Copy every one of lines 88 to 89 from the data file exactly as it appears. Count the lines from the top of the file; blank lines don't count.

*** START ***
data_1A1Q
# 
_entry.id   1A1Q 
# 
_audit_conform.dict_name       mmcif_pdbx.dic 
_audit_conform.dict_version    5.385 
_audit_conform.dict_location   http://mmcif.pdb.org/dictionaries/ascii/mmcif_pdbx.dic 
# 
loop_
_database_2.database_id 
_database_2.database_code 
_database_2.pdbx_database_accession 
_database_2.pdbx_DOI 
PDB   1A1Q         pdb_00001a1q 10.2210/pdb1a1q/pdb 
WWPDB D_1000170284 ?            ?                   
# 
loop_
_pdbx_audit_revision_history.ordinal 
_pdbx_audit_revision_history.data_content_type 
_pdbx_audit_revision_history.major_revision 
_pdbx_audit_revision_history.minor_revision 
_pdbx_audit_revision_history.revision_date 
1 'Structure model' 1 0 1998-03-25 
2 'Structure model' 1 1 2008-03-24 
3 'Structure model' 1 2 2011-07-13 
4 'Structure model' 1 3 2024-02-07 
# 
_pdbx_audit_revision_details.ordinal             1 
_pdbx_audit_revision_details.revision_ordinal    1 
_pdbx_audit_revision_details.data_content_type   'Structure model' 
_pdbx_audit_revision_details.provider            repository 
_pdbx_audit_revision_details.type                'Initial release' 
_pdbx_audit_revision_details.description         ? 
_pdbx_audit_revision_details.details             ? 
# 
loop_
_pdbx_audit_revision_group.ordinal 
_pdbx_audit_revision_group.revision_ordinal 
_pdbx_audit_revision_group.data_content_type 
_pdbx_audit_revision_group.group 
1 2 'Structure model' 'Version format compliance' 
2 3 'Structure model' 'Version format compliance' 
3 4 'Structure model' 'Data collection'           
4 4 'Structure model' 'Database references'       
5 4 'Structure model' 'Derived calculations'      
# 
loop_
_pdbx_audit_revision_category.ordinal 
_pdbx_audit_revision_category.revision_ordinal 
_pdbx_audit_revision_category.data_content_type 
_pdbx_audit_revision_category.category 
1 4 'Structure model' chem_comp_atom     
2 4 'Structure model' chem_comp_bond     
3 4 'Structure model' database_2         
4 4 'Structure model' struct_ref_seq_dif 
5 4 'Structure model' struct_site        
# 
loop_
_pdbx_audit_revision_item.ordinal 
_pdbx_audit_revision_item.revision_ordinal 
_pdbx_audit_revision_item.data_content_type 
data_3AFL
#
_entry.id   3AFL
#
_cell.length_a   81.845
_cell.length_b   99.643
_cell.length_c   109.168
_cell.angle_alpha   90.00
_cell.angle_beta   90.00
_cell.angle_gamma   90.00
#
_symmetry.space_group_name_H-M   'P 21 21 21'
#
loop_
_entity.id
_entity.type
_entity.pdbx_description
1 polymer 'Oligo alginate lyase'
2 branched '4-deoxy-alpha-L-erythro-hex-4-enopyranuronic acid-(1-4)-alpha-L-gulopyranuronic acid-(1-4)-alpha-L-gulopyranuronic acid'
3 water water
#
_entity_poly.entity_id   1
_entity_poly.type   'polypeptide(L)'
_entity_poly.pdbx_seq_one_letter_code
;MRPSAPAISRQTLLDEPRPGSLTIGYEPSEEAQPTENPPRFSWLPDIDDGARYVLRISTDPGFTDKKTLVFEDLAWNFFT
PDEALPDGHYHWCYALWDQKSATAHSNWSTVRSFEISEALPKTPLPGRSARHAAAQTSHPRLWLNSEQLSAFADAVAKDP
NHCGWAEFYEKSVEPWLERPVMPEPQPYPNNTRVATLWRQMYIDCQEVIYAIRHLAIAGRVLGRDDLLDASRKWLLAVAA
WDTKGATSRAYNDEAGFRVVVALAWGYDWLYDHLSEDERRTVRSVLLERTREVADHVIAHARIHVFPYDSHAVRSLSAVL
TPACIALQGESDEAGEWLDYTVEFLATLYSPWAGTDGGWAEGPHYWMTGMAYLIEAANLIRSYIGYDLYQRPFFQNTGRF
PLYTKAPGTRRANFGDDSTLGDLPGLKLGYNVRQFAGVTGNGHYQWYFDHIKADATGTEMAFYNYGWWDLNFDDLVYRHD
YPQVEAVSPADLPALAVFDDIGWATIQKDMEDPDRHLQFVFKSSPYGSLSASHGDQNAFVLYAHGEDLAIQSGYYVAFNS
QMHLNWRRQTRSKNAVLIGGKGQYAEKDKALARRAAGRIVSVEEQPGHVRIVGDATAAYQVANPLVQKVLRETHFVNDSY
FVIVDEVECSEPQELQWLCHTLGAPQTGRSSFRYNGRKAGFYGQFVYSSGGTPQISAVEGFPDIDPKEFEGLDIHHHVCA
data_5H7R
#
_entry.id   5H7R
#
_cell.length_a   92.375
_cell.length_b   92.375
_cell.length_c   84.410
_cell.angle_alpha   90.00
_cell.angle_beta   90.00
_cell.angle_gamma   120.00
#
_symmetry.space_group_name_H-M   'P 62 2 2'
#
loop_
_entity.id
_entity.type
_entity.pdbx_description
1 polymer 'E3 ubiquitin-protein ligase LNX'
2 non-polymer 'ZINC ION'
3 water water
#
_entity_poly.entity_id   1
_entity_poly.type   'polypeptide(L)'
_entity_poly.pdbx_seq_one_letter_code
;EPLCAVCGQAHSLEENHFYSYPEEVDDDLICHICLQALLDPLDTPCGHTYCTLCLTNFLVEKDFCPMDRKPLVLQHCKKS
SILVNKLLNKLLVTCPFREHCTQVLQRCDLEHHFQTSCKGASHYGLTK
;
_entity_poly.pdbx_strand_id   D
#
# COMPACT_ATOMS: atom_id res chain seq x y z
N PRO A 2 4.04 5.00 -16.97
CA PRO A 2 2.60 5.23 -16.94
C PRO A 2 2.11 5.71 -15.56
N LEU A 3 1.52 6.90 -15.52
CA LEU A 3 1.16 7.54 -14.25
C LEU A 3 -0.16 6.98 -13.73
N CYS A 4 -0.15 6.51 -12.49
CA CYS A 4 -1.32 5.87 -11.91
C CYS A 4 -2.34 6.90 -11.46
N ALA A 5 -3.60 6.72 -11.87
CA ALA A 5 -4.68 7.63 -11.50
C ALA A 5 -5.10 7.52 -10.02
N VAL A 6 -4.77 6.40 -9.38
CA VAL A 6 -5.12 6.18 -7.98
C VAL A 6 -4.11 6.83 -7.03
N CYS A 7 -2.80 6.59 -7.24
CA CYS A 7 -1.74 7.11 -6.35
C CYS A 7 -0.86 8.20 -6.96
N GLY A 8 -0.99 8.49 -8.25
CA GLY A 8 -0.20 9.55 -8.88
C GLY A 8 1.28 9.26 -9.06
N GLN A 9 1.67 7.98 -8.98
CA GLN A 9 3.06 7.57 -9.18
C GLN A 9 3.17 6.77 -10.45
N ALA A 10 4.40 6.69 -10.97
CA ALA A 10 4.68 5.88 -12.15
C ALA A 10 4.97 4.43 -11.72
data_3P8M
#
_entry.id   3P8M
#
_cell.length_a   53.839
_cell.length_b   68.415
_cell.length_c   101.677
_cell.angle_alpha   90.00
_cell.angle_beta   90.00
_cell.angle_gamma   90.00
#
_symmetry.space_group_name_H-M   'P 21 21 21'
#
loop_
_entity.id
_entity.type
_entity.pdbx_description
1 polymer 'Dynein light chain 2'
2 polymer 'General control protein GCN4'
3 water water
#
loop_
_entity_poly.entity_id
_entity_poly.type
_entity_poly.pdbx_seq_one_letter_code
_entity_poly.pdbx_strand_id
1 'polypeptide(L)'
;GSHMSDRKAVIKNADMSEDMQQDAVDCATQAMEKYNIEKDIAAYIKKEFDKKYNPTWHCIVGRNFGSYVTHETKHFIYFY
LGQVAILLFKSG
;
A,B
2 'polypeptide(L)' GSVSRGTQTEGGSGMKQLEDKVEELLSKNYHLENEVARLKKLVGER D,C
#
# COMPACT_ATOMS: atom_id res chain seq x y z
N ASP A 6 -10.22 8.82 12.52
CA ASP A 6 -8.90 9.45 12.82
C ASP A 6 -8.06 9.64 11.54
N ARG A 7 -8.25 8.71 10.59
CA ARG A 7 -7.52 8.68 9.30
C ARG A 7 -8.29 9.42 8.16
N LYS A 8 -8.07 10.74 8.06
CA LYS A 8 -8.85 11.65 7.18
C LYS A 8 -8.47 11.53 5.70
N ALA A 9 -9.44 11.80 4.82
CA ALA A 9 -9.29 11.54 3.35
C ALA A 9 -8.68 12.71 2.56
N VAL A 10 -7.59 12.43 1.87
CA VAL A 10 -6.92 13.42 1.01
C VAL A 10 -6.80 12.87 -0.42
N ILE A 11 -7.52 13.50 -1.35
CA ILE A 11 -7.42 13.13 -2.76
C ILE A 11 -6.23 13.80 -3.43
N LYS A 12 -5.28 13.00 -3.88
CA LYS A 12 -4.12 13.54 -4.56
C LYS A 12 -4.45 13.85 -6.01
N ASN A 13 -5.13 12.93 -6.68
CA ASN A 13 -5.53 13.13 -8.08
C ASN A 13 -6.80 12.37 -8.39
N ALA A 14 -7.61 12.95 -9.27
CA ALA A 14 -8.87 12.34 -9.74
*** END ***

NHCGWAEFYEKSVEPWLERPVMPEPQPYPNNTRVATLWRQMYIDCQEVIYAIRHLAIAGRVLGRDDLLDASRKWLLAVAA
WDTKGATSRAYNDEAGFRVVVALAWGYDWLYDHLSEDERRTVRSVLLERTREVADHVIAHARIHVFPYDSHAVRSLSAVL